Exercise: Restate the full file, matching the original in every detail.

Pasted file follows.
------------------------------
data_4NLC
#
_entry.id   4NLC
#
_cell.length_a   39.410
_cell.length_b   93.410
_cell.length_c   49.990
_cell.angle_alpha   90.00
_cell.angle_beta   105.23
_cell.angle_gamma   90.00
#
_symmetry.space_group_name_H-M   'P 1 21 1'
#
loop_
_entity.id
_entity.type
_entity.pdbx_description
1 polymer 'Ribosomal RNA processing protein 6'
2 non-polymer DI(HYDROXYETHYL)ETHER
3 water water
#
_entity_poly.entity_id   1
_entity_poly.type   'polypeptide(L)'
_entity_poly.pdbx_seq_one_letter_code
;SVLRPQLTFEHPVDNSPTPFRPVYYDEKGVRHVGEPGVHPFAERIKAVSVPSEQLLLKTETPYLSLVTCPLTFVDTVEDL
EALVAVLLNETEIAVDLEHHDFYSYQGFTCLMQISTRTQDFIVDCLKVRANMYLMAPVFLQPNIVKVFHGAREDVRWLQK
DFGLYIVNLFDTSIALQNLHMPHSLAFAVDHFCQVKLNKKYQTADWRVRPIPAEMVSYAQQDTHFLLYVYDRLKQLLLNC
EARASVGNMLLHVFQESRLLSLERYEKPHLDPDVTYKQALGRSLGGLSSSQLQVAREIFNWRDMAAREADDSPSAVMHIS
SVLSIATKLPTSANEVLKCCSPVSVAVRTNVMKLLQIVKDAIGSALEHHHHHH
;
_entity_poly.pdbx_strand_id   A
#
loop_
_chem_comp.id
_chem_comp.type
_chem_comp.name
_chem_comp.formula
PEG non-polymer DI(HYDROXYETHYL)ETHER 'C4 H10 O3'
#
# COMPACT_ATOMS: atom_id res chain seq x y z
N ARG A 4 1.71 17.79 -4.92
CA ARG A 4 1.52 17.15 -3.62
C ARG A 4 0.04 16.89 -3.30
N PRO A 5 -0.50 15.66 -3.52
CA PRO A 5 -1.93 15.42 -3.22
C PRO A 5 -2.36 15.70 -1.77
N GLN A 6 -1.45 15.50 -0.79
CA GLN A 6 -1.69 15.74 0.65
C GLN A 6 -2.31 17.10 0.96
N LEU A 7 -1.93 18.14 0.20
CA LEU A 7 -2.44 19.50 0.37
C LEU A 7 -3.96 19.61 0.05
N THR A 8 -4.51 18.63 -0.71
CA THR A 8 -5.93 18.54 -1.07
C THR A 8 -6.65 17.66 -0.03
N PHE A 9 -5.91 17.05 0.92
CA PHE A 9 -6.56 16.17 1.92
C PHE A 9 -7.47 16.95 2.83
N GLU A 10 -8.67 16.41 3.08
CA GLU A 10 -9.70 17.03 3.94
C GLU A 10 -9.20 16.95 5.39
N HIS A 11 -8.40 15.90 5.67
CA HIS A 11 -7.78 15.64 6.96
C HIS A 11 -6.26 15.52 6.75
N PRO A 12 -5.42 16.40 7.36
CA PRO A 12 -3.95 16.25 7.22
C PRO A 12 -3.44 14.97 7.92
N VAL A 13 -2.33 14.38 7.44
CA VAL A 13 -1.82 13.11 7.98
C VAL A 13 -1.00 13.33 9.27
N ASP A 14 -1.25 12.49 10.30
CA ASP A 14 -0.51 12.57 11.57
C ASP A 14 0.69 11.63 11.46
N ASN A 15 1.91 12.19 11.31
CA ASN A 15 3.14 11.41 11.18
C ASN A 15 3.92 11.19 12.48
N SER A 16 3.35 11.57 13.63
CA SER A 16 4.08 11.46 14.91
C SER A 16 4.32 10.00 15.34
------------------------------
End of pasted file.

data_4NLC
#
_entry.id   4NLC
#
_cell.length_a   39.410
_cell.length_b   93.410
_cell.length_c   49.990
_cell.angle_alpha   90.00
_cell.angle_beta   105.23
_cell.angle_gamma   90.00
#
_symmetry.space_group_name_H-M   'P 1 21 1'
#
loop_
_entity.id
_entity.type
_entity.pdbx_description
1 polymer 'Ribosomal RNA processing protein 6'
2 non-polymer DI(HYDROXYETHYL)ETHER
3 water water
#
_entity_poly.entity_id   1
_entity_poly.type   'polypeptide(L)'
_entity_poly.pdbx_seq_one_letter_code
;SVLRPQLTFEHPVDNSPTPFRPVYYDEKGVRHVGEPGVHPFAERIKAVSVPSEQLLLKTETPYLSLVTCPLTFVDTVEDL
EALVAVLLNETEIAVDLEHHDFYSYQGFTCLMQISTRTQDFIVDCLKVRANMYLMAPVFLQPNIVKVFHGAREDVRWLQK
DFGLYIVNLFDTSIALQNLHMPHSLAFAVDHFCQVKLNKKYQTADWRVRPIPAEMVSYAQQDTHFLLYVYDRLKQLLLNC
EARASVGNMLLHVFQESRLLSLERYEKPHLDPDVTYKQALGRSLGGLSSSQLQVAREIFNWRDMAAREADDSPSAVMHIS
SVLSIATKLPTSANEVLKCCSPVSVAVRTNVMKLLQIVKDAIGSALEHHHHHH
;
_entity_poly.pdbx_strand_id   A
#
loop_
_chem_comp.id
_chem_comp.type
_chem_comp.name
_chem_comp.formula
PEG non-polymer DI(HYDROXYETHYL)ETHER 'C4 H10 O3'
#
# COMPACT_ATOMS: atom_id res chain seq x y z
N ARG A 4 1.71 17.79 -4.92
CA ARG A 4 1.52 17.15 -3.62
C ARG A 4 0.04 16.89 -3.30
N PRO A 5 -0.50 15.66 -3.52
CA PRO A 5 -1.93 15.42 -3.22
C PRO A 5 -2.36 15.70 -1.77
N GLN A 6 -1.45 15.50 -0.79
CA GLN A 6 -1.69 15.74 0.65
C GLN A 6 -2.31 17.10 0.96
N LEU A 7 -1.93 18.14 0.20
CA LEU A 7 -2.44 19.50 0.37
C LEU A 7 -3.96 19.61 0.05
N THR A 8 -4.51 18.63 -0.71
CA THR A 8 -5.93 18.54 -1.07
C THR A 8 -6.65 17.66 -0.03
N PHE A 9 -5.91 17.05 0.92
CA PHE A 9 -6.56 16.17 1.92
C PHE A 9 -7.47 16.95 2.83
N GLU A 10 -8.67 16.41 3.08
CA GLU A 10 -9.70 17.03 3.94
C GLU A 10 -9.20 16.95 5.39
N HIS A 11 -8.40 15.90 5.67
CA HIS A 11 -7.78 15.64 6.96
C HIS A 11 -6.26 15.52 6.75
N PRO A 12 -5.42 16.40 7.36
CA PRO A 12 -3.95 16.25 7.22
C PRO A 12 -3.44 14.97 7.92
N VAL A 13 -2.33 14.38 7.44
CA VAL A 13 -1.82 13.11 7.98
C VAL A 13 -1.00 13.33 9.27
N ASP A 14 -1.25 12.49 10.30
CA ASP A 14 -0.51 12.57 11.57
C ASP A 14 0.69 11.63 11.46
N ASN A 15 1.91 12.19 11.31
CA ASN A 15 3.14 11.41 11.18
C ASN A 15 3.92 11.19 12.48
N SER A 16 3.35 11.57 13.63
CA SER A 16 4.08 11.46 14.91
C SER A 16 4.32 10.00 15.34